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Shannon Wright Let in the Light [Quarterstick Records]

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Rating: 8.0

When one thinks about light or music that is brimming with it, Shannon Wright hardly comes to mind. A few adjectives that spring up when pondering her back catalog are: cathartic, desperate and intense. These words are even intensified that much more if you have seen her live. To paraphrase a press release statement of hers, with her new release she wanted to write some songs that were direct and simple. Bob Dylan’s devastating masterpiece “Sara,” a kind of forlorn afterthought written before he was actually separated from his wife, was the ultimate type of composition that she was aiming for when writing this material. Once again, Shannon Wright releases a fair amount of her emotional burden with Let in the Light, but this time around the piano is her main instrument, and that actually makes for a wonderful record.

St. Pete [mp3]
Everybodyís got their own Part to Play [mp3]

As the title suggests, it appears that she has tried to embrace a lighter approach with this album, albeit this record is still nowhere near joyous. Opening with “Defy this Love,” which is lead by a cabaret style piano and her unique breathy, but strong voice, the listener is treated to her impressive musicianship. She juxtaposes some sharp piano playing with sparse and spacey Can-like guitars. The next track, “St. Pete” is both poppy and dirge-like. Poppy is not a work that one would normally associate with Shannon Wright, but here she does it and it does not sound at all contrived. In the track, she goes back and forth between playing some impressive finger-picked guitar lines and the strummed chords of the verse.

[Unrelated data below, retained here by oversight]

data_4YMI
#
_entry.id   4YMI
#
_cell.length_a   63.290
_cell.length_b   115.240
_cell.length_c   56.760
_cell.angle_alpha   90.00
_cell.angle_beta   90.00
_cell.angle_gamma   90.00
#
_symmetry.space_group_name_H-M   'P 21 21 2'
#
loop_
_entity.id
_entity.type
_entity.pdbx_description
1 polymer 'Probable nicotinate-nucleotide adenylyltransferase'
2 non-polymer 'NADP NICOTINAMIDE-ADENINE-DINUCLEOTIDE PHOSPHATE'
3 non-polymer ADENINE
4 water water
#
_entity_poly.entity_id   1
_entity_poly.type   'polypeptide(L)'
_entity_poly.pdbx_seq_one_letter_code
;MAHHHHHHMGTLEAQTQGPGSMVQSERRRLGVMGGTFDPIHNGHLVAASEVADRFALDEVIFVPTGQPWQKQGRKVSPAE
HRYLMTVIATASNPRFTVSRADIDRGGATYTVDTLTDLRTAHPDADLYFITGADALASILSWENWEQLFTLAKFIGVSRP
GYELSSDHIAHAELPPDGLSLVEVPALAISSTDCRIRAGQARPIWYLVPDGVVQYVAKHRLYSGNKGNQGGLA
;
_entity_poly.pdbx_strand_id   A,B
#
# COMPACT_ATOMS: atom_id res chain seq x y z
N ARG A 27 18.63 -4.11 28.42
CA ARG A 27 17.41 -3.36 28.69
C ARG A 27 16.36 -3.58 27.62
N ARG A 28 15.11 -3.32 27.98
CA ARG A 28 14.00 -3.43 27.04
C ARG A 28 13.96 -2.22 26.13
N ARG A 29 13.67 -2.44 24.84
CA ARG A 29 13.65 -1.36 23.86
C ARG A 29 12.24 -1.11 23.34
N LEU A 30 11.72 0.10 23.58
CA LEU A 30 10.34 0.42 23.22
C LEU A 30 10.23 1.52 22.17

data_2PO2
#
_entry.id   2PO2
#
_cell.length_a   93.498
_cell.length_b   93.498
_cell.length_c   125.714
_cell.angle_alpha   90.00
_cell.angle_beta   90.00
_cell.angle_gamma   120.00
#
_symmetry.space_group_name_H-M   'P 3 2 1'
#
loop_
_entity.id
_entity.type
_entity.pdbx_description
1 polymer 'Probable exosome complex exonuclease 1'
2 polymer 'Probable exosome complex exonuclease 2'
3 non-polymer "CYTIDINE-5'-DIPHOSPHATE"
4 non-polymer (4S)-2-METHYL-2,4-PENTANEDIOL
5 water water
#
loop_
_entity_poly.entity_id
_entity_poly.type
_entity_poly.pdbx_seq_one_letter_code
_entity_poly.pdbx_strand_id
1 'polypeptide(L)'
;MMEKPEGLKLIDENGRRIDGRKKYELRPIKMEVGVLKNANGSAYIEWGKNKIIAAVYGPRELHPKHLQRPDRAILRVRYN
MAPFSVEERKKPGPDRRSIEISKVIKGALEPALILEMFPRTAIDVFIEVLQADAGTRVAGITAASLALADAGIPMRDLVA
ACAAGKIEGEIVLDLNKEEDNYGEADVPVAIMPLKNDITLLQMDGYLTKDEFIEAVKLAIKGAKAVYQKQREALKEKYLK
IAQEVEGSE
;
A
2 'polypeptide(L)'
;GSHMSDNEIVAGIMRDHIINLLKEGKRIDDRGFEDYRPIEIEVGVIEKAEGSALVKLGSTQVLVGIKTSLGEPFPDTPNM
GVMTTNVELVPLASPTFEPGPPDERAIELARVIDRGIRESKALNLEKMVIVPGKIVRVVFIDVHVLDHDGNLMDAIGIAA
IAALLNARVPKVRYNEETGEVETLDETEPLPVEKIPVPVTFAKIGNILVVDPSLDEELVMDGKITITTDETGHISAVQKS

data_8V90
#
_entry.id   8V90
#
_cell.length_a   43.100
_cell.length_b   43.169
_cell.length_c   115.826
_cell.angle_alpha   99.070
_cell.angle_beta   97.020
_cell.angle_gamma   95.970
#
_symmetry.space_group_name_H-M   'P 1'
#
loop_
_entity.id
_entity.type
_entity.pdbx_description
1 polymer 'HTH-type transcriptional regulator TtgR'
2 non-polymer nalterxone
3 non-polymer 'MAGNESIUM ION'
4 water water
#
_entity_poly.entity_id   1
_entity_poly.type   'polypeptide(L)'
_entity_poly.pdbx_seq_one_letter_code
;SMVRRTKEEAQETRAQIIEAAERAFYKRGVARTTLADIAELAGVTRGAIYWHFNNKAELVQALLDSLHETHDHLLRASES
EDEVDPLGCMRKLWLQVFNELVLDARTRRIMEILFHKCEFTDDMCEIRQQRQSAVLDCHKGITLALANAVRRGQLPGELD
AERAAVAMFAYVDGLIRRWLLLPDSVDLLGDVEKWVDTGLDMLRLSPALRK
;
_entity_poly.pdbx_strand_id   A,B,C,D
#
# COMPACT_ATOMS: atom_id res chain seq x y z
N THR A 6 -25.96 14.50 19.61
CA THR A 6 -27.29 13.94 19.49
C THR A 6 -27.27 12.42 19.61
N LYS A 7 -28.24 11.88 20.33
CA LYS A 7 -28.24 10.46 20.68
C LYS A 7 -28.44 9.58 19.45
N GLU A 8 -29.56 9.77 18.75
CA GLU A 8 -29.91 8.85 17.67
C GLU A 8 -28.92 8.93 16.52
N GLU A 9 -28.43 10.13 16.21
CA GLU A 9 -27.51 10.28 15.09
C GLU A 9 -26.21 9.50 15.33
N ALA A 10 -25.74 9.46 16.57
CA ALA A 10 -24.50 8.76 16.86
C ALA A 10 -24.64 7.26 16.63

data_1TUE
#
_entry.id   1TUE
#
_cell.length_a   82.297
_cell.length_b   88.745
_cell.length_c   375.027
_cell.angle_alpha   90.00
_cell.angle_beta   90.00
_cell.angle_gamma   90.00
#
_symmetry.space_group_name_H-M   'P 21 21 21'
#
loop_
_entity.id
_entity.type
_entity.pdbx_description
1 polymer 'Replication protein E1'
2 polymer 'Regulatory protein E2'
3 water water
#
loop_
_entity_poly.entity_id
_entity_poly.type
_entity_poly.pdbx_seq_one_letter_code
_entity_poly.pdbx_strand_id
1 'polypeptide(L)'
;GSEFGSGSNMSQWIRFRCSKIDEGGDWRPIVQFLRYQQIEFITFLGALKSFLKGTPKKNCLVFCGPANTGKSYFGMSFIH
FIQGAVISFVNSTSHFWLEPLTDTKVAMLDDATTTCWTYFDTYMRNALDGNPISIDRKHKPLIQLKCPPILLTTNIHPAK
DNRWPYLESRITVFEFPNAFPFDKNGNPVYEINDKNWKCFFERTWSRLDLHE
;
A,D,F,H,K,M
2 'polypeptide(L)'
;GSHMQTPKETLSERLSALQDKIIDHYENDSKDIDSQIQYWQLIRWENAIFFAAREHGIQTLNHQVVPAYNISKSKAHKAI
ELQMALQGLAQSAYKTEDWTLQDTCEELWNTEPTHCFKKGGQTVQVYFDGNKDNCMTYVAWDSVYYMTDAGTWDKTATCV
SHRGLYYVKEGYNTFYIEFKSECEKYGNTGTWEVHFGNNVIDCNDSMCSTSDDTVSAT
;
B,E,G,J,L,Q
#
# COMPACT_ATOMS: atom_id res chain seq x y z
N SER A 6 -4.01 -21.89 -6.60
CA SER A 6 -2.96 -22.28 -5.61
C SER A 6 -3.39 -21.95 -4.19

Let in the Light has some beautiful piano focused songs. “You Baffle Me” is an example. Backed by some great drumming and what sounds like a string quartet, this song is one of the most memorable in the collection. Shannon Wright has such an original style of playing the piano. “Idle Hands” and “They’ll Kill the Actor in the End” are tracks that typify her stark and lonely playing. “Everybody’s got their own Part to Play” is another song that inches her into the pop realm, but once again, she is rather effective at doing it. This is a welcome change in style for her because it is not strained. Her previous two records, Dyed in the Wool and Over the Sun, were both more guitar heavy and they were great, but one had to be in a certain mood to listen to them with any regularity. With those two records, it sounded as though Shannon was going through some dark times, and it is reassuring to see that she has emerged with a little bit of hope emanating from just underneath the surface.

-Andrew Boe

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By Andrew Boe

I live and work in Seattle and have been here for ten years now. My addictions are records, coffee and red wine. Musically speaking, my tastes are grounded in a space where Leonard Cohen has dinner with the Reid brothers from the Jesus and Mary Chain.